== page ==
Correction: An earlier version of this article included an incorrect time reference for a December ruling by the Prince George’s County Historic Preservation Commission and incorrectly said that the commission heard arguments in an appeal of that decision this week. The arguments were heard by the Office of the Zoning Hearing Examiner. This version of the article has been corrected.

As motorists drive north on Route 1 in Prince George’s County, a dilapidated greenhouse with boarded-up windows is one of the first things they see as they travel into the Arts District of Hyattsville — a city determined to attract economic development.

City officials eager to revitalize the corridor targeted the old building, with its aging green awning and overgrown weeds, in a venture to refurbish it as a home for a nonprofit arts group and as the new location for one of the region’s hottest restaurants, Pizzeria Paradiso. Officials hope to do so with the help of $90,000 in federal funds designated for fixing up aging properties.

“It’s just an atrocity,” said Barbara Johnson, executive director of ArtWorks Now, the group behind the project. “This has been the lagging piece, and the city has been working to try to find someone to purchase the property . . . and show purpose for its use.”

But there’s no guarantee the project will be finished. The renovation has been slowed by a weeks-long disagreement between the Prince George’s Historic Preservation Commission and ArtWorks Now over whether the building should be designated as historic. And because the $1.8 million project has taken so long, county officials are working quickly to restructure the terms of the federal block grant that is helping fund the renovation — the funds must be spent by May 2, or the county will lose the money.

Those associated with the project are optimistic that the money will be awarded and the project completed. “We’re excited about being part of the neighborhood,” said pizzeria owner and chef Ruth Gresser. “Any company in the region should look into Prince George’s County for business.”

Part of the reason for the scramble is that U.S. Department of Housing and Urban Development sets strict timelines for using the grant money, known as Community Development Block Grants, and many Prince George’s recipients — including the city of Hyattsville — are taking too long to complete their projects.

Last year, Community Development Block Grants were awarded to local nonprofits and municipalities to finance projects throughout Prince George’s, but some have struggled to spend the money or had funds left over, or the projects fell apart.

The reimbursable grants are designed to improve blighted communities where a majority of families are of low to moderate income. Hyattsville’s median household income is about $56,534; the county’s hovers around $73,000. About 10 percent of Hyattsville’s approximately 17,000 residents live below the poverty level, according to the U.S. Census Bureau.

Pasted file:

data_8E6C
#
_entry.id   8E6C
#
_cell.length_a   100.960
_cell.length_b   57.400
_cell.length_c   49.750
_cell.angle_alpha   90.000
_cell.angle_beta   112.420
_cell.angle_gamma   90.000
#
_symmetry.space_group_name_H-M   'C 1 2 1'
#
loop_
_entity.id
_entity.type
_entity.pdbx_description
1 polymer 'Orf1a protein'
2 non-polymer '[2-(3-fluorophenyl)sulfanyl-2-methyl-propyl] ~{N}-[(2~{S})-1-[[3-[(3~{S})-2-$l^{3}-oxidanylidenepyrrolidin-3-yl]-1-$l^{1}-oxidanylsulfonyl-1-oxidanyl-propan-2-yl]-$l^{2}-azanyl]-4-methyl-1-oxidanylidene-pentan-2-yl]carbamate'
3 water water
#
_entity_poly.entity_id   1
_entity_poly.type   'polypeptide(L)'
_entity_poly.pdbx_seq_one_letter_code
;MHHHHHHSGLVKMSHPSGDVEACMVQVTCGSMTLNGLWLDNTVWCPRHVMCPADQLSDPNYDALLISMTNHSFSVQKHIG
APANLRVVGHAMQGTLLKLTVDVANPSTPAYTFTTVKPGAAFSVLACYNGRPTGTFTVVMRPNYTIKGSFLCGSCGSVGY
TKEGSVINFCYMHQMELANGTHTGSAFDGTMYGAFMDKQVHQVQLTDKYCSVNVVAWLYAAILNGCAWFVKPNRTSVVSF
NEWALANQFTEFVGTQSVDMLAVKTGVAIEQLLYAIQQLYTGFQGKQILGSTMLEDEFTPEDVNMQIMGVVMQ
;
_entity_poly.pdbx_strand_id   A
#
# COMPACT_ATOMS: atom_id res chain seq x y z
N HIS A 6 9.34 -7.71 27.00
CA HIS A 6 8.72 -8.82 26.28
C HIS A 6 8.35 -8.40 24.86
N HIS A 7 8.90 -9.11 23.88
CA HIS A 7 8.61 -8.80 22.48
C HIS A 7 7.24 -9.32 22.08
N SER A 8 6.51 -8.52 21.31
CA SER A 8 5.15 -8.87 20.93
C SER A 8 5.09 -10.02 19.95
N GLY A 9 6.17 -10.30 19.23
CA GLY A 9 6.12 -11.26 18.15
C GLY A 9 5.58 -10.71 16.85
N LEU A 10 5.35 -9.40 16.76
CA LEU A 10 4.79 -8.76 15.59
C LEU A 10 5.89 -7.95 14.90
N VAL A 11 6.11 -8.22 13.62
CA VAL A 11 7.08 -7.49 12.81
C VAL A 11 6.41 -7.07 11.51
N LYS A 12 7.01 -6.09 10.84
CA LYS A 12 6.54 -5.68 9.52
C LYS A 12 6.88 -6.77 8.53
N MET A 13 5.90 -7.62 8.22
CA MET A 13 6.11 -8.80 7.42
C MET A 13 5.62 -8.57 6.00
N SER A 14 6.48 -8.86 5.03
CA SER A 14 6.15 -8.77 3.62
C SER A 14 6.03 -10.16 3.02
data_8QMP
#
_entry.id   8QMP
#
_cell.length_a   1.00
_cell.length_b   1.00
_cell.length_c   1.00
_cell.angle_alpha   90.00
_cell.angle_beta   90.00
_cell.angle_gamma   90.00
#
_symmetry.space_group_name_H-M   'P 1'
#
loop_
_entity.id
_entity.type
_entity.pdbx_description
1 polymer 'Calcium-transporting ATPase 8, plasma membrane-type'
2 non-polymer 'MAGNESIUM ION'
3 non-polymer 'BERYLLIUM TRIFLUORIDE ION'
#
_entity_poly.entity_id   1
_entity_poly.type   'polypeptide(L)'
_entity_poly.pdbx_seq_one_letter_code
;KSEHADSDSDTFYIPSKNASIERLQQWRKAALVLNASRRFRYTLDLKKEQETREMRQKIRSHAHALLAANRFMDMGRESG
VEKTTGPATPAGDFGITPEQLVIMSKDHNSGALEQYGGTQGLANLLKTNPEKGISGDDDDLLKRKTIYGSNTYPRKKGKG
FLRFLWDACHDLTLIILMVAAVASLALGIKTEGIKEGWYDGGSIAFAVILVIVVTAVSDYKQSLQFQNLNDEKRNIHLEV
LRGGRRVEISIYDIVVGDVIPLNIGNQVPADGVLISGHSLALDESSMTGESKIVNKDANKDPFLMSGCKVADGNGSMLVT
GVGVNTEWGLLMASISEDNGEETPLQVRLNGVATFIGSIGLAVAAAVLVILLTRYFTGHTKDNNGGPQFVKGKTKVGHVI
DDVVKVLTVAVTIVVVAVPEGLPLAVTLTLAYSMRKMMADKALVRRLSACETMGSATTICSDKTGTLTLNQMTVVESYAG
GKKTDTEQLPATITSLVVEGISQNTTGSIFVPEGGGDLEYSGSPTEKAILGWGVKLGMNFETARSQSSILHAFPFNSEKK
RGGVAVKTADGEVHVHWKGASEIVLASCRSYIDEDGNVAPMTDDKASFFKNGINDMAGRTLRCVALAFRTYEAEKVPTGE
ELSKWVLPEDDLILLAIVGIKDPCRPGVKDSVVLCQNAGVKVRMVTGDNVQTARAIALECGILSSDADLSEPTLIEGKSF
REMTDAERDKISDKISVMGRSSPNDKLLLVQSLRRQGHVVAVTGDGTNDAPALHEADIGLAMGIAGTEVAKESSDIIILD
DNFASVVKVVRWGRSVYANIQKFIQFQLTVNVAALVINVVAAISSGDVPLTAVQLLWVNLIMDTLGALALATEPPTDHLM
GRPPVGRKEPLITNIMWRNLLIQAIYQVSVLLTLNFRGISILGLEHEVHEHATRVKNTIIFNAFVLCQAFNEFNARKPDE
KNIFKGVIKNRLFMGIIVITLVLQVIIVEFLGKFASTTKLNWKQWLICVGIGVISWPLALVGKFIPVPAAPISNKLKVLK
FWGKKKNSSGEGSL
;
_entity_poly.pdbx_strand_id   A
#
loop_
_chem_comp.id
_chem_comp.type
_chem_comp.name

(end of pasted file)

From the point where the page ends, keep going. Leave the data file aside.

So now, County Housing and Community Development staffers are in the midst of a last-ditch effort to recover any unused or leftover money from awardees and reallocate it into a loan program to help families rehabilitate their homes. Federal approval of the plan is pending.

“We’ve been in a mode whereby we’re always trying to save CDBG money that should’ve been spent,” said Eric Brown, the department’s director. “It has consumed the staff.”

Caught in the sweep were the funds awarded to Hyattsville last winter to refurbish the flower shop and greenhouse on Route 1 to accommodate ArtWorks Now’s after-school programs, gallery space and offices, plus the restaurant.

Officials had done quite a bit of work on the property. Designs were drawn, purchases were made, and deals were struck. But the spending was delayed by a decision by the preservation commission in December to designate the Rhode Island Avenue building a historic site.

Built in 1951, the structure was designed for the successful Marché family of florists and sold in 2001, according to the commission. The classification as historic sets strict construction conditions that can significantly increase costs, Johnson said. She is appealing the decision, and the county’s Office of the Zoning Hearing Examiner heard arguments this week.

But the time lost coincided with the growing pressure Brown and his department was feeling from the federal agency to reallocate the grant money. Brown’s department asked for the $90,000 grant back, but the County Council interceded, saying ArtWorks had already invested $50,000 and was well on its way to spending the rest. “We were able to save it,” said County Council member William A. Campos (D-Hyattsville).

But that gives the nonprofit about 10 business days to spend the remaining funds and turn in receipts to Prince George’s housing officials.

Meanwhile, Brown and his staff are working to secure HUD’s approval for reallocating the money.

“I haven’t seen any person in the community that isn’t fully supportive,” said Johnson, adding that the project has also received funding from the state. “It is moving forward, and it’s unstoppable. It’s just a matter of time.”